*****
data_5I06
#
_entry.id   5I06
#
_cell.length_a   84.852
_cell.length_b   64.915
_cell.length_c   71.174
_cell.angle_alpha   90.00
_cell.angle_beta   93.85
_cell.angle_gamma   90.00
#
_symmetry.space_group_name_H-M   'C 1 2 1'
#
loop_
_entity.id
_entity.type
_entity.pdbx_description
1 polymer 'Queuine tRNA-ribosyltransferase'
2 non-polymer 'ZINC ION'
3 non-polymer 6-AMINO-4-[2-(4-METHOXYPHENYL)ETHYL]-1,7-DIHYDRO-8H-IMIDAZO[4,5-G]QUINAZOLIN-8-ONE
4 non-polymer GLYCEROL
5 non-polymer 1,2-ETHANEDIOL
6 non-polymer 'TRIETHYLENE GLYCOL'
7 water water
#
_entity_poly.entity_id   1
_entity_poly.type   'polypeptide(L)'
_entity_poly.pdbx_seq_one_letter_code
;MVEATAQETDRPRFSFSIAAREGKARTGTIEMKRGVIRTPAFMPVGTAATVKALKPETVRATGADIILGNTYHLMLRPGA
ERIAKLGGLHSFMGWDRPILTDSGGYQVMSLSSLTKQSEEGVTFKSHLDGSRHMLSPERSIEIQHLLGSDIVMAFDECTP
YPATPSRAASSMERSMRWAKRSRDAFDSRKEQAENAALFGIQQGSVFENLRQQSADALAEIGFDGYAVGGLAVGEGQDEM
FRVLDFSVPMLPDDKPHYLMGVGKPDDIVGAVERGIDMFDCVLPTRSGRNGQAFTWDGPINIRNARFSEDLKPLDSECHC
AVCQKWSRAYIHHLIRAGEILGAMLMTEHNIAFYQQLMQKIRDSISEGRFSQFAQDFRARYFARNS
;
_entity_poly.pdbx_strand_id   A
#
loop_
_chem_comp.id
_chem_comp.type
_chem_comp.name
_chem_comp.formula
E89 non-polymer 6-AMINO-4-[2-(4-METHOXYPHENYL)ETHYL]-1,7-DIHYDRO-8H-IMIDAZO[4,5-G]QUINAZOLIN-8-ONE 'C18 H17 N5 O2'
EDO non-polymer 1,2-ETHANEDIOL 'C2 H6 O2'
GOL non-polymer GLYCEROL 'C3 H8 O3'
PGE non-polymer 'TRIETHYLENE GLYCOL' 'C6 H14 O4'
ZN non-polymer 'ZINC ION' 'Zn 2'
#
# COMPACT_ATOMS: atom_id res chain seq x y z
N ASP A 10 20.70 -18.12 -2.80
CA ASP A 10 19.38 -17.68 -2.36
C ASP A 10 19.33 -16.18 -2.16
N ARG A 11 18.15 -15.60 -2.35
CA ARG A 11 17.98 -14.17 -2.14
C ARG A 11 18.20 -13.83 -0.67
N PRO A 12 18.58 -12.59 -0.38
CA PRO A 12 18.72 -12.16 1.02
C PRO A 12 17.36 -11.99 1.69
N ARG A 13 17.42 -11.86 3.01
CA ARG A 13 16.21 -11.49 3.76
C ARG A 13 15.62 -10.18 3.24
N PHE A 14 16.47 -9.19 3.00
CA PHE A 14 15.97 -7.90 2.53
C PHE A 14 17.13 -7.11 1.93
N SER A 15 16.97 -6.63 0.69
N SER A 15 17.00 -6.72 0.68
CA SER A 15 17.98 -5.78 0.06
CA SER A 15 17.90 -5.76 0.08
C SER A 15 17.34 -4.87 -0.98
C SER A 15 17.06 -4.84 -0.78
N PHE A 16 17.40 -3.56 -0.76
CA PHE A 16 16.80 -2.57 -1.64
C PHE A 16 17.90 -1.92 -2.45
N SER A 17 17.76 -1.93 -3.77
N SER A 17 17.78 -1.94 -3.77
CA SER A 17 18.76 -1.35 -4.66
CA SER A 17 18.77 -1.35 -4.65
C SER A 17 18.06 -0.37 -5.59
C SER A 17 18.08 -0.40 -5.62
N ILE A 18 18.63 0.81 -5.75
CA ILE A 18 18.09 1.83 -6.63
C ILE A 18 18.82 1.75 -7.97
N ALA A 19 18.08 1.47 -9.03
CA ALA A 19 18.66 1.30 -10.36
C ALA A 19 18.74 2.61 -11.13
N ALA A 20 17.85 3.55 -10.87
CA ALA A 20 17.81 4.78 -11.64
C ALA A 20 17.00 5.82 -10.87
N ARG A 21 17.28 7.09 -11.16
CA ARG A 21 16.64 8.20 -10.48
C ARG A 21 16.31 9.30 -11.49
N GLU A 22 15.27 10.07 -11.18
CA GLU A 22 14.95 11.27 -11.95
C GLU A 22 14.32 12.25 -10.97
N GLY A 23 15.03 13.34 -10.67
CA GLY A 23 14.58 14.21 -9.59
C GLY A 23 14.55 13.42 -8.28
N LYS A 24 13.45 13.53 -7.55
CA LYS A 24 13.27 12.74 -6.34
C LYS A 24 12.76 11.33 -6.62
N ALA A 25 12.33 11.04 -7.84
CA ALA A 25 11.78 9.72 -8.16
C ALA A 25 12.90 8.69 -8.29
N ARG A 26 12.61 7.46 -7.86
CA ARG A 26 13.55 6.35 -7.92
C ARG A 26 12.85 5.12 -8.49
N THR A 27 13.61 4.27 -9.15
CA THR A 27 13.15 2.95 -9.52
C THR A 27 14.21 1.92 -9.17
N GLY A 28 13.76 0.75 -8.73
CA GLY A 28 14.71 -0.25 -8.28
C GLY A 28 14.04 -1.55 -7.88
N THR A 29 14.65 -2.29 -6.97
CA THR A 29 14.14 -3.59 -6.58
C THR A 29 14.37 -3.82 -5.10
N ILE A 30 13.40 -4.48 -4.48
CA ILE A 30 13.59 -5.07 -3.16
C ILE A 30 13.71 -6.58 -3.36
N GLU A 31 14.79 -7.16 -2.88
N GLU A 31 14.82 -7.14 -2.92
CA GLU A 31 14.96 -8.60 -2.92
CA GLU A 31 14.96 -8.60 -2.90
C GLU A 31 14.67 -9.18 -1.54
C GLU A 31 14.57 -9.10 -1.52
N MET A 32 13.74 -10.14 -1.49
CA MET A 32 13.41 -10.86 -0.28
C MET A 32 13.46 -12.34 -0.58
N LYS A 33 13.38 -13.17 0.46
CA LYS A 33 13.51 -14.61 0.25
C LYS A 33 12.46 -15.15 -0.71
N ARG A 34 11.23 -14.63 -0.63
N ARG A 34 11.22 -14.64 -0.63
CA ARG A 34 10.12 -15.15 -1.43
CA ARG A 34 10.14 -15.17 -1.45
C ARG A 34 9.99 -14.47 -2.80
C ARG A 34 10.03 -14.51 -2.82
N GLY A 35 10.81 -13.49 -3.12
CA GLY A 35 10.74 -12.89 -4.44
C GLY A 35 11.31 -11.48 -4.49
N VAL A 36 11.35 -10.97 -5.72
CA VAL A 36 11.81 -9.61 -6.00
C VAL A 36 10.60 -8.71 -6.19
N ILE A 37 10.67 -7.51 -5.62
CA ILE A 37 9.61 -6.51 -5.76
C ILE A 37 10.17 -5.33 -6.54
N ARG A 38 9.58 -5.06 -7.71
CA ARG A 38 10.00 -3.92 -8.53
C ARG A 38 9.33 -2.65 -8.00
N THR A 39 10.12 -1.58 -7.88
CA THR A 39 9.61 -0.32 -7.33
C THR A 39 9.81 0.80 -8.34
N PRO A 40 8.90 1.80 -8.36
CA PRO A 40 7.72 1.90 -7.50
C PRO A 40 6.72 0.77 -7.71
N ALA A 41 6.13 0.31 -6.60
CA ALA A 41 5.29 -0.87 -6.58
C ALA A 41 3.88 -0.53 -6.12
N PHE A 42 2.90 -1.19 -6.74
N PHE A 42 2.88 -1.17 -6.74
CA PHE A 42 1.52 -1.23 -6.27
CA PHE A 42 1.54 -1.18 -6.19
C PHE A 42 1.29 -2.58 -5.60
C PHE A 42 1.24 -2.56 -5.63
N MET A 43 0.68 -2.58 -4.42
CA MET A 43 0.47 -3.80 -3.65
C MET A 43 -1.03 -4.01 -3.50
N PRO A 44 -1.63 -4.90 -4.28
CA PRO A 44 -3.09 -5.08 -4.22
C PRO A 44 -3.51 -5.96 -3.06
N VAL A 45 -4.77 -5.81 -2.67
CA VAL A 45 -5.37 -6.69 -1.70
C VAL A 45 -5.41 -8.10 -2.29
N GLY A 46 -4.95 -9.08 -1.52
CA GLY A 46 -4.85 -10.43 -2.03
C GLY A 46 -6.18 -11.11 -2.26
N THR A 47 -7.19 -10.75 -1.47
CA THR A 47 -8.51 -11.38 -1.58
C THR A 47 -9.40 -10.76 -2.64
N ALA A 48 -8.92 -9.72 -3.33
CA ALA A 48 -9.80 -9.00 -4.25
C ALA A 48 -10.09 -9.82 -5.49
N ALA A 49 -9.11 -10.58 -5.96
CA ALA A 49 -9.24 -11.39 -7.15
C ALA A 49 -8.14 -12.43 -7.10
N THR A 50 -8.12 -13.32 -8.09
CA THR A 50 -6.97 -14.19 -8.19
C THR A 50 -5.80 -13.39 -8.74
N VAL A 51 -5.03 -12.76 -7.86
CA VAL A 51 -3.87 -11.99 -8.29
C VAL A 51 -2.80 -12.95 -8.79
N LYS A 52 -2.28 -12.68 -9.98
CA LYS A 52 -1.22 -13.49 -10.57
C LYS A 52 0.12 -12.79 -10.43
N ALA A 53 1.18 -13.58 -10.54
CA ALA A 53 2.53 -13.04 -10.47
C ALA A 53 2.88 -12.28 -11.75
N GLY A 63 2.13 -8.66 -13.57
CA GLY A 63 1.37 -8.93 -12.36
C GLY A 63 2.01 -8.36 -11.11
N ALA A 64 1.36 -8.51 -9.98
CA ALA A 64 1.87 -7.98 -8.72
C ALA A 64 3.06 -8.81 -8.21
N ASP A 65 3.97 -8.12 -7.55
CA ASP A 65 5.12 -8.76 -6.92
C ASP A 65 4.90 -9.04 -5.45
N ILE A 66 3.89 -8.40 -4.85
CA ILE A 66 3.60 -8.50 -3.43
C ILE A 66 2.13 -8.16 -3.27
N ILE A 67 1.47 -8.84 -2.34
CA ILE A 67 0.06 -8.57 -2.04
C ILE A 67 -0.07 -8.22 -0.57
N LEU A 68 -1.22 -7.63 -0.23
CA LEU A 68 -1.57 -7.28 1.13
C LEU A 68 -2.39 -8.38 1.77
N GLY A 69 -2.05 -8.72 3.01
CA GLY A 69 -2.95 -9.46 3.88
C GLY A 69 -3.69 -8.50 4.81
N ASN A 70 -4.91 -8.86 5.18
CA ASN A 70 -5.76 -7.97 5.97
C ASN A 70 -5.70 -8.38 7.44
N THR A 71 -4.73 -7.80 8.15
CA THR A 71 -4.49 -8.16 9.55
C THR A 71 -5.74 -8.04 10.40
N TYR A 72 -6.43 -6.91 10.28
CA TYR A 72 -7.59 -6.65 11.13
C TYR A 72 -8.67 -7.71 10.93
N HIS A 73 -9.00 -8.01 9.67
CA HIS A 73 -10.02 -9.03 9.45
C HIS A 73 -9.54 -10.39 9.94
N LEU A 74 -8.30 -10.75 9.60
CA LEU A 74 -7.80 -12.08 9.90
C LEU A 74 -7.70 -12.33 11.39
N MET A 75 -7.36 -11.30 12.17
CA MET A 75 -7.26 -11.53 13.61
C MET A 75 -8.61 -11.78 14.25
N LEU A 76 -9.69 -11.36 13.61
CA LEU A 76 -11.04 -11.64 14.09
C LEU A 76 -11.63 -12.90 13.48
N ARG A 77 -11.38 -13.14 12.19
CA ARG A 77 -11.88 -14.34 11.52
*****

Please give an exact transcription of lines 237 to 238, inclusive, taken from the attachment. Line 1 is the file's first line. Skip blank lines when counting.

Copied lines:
C LEU A 76 -11.63 -12.90 13.48
N ARG A 77 -11.38 -13.14 12.19